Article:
From reading and analyzing the above, it might seem like the apex judiciary has crossed all of its boundaries, turned upside down the entire federal system and left to dry the democratic values. But this is not the case. This judgment is a perfect example of judicial activism and instead gives a very strong message that the Indian judiciary is still there for protection of the rights of people.

Firstly, the ultimate test of all the State activities is reasonableness and fairness under Article 14 of the Constitution of India, however, the deployment of public funds in any Government activity that is not connected with a public purpose would justify judicial intervention. Moreover, Article 38 and 39 of the Constitution, enjoin upon the State, a duty to consistently provide social and economic justice to the millions of the people who are still behind an artificially drawn poverty line, and by injunction or stopping the unproductive expense from public fund would be the best way to achieve it and thus Supreme Court’s intervention is warranted.

Secondly, the present policy decision is indisputably something which comes under the ambit of the Parliament and the judiciary’s intervention whatsoever is wrong and cannot be justified, however, in a situation where the field is open and uncovered by any government policy to guide and control everyday governmental action, surely, in the exercise of jurisdiction under Article 142 of the Constitution, the parameters can be laid down by this Court which are consistent with the objects enumerated by any of the provisions of Part IV. Such an exercise would be naturally time bound i.e. till the Legislature or the Executive, as the case may be, steps in to fulfill its constitutional role and authority by framing an appropriate policy. Thus, even this step by the Court is within the scope and perfectly justified.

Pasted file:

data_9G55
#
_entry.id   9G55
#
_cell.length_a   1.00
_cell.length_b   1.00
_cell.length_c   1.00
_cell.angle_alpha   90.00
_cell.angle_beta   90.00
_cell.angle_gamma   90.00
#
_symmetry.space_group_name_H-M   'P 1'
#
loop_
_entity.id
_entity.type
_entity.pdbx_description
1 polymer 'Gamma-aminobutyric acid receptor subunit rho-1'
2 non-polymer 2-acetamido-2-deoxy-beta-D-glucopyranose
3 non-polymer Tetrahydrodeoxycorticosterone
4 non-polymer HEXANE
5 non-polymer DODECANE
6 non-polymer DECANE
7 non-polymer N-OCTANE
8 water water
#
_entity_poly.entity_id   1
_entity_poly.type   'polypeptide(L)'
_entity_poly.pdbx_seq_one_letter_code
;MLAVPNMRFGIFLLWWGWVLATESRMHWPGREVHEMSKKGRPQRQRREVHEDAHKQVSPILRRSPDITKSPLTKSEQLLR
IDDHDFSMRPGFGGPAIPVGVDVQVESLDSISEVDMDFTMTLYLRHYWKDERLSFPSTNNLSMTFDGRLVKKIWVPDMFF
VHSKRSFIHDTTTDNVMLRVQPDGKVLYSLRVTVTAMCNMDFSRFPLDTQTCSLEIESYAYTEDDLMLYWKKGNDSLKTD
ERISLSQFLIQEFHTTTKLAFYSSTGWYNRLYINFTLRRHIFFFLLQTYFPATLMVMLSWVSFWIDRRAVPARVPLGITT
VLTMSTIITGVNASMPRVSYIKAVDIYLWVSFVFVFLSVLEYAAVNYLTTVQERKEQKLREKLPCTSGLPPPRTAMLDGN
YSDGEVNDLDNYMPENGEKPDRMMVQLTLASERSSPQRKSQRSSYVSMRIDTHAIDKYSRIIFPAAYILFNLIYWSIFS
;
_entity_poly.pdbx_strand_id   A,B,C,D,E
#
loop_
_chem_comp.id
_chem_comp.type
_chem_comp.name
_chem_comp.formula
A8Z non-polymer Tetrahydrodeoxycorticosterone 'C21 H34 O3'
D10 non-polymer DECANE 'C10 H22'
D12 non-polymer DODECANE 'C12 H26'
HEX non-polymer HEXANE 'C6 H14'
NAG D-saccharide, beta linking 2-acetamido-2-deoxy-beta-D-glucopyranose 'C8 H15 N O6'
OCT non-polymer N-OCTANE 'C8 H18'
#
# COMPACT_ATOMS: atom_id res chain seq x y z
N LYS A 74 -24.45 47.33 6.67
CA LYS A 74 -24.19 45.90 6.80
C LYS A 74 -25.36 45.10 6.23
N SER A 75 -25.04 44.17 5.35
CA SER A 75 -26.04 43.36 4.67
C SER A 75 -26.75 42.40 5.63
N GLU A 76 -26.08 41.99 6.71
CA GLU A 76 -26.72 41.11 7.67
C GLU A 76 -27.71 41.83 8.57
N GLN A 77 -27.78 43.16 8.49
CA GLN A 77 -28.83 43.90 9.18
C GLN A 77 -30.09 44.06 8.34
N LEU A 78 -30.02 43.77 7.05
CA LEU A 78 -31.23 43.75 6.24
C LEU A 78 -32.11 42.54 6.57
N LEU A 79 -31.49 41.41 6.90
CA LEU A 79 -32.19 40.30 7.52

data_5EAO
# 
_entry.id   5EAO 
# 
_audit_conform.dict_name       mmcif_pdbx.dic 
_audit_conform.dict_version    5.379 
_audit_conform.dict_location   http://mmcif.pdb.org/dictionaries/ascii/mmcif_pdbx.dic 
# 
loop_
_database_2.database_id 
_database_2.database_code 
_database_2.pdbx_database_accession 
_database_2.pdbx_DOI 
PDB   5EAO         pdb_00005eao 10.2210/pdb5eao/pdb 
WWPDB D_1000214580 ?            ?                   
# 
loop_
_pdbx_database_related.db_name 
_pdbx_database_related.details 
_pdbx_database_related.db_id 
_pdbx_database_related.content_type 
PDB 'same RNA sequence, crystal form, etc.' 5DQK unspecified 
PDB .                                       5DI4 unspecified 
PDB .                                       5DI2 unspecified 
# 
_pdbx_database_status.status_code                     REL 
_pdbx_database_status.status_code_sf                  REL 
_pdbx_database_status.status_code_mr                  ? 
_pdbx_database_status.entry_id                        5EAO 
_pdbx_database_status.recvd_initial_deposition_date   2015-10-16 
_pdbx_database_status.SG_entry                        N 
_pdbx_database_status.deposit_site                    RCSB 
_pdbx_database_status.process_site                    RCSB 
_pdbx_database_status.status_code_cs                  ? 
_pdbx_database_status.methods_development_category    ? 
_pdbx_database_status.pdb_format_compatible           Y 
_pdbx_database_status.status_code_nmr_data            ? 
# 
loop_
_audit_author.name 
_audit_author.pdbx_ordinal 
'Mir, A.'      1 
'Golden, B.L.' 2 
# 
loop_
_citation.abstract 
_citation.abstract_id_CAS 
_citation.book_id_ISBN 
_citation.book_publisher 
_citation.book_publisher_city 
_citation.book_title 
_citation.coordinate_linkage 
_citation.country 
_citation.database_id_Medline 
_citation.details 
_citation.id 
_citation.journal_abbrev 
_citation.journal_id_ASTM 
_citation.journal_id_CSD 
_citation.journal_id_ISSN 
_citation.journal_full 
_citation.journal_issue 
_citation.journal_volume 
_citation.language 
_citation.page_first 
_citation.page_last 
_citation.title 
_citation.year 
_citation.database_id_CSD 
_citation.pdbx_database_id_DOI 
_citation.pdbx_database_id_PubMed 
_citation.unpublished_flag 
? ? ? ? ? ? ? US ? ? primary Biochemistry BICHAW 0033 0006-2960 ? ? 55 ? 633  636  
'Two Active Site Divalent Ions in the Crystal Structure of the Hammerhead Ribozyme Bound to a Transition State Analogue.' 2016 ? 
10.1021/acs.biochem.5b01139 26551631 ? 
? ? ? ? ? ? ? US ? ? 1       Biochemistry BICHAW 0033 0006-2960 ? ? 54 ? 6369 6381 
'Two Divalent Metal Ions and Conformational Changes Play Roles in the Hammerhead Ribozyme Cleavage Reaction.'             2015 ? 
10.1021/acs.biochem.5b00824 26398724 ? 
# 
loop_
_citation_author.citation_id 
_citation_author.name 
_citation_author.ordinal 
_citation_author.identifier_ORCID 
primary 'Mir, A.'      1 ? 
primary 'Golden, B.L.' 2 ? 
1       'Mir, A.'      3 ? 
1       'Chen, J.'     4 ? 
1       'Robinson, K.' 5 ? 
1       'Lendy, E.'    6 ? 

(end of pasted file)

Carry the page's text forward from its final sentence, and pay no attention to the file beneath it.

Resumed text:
Thirdly, in pursuance of Article 142, the Supreme Court can very well lay down guidelines and the issuance of guidelines should not be mistaken as with making laws for the country. These guidelines are mere suggestions which would prevail till the time the Legislature makes a law of the land.

The Supreme Court also made it abundantly clear that the present directions issued under Article 142 of the Constitution may not be considered as comprehensive, and there might be several aspects of the matter which may have escaped the attention of the Court at this stage. In this regard, they clarified that there may be fallacies and gaps, and gave the executive the due importance and respect, stating, “the gaps if any, we are confident would be filled up by the executive arm of the government itself inasmuch as the attainment of constitutional goals and values enshrined in Part IV of the Constitution is the conjoint responsibility of the three organs of the State i.e. legislative, executive and the judiciary”.

Thus, making clear the stance of the Supreme Court, it is hereby concluded that the Court acted well within its ambit, and the present case is not one of judicial overreach but activism.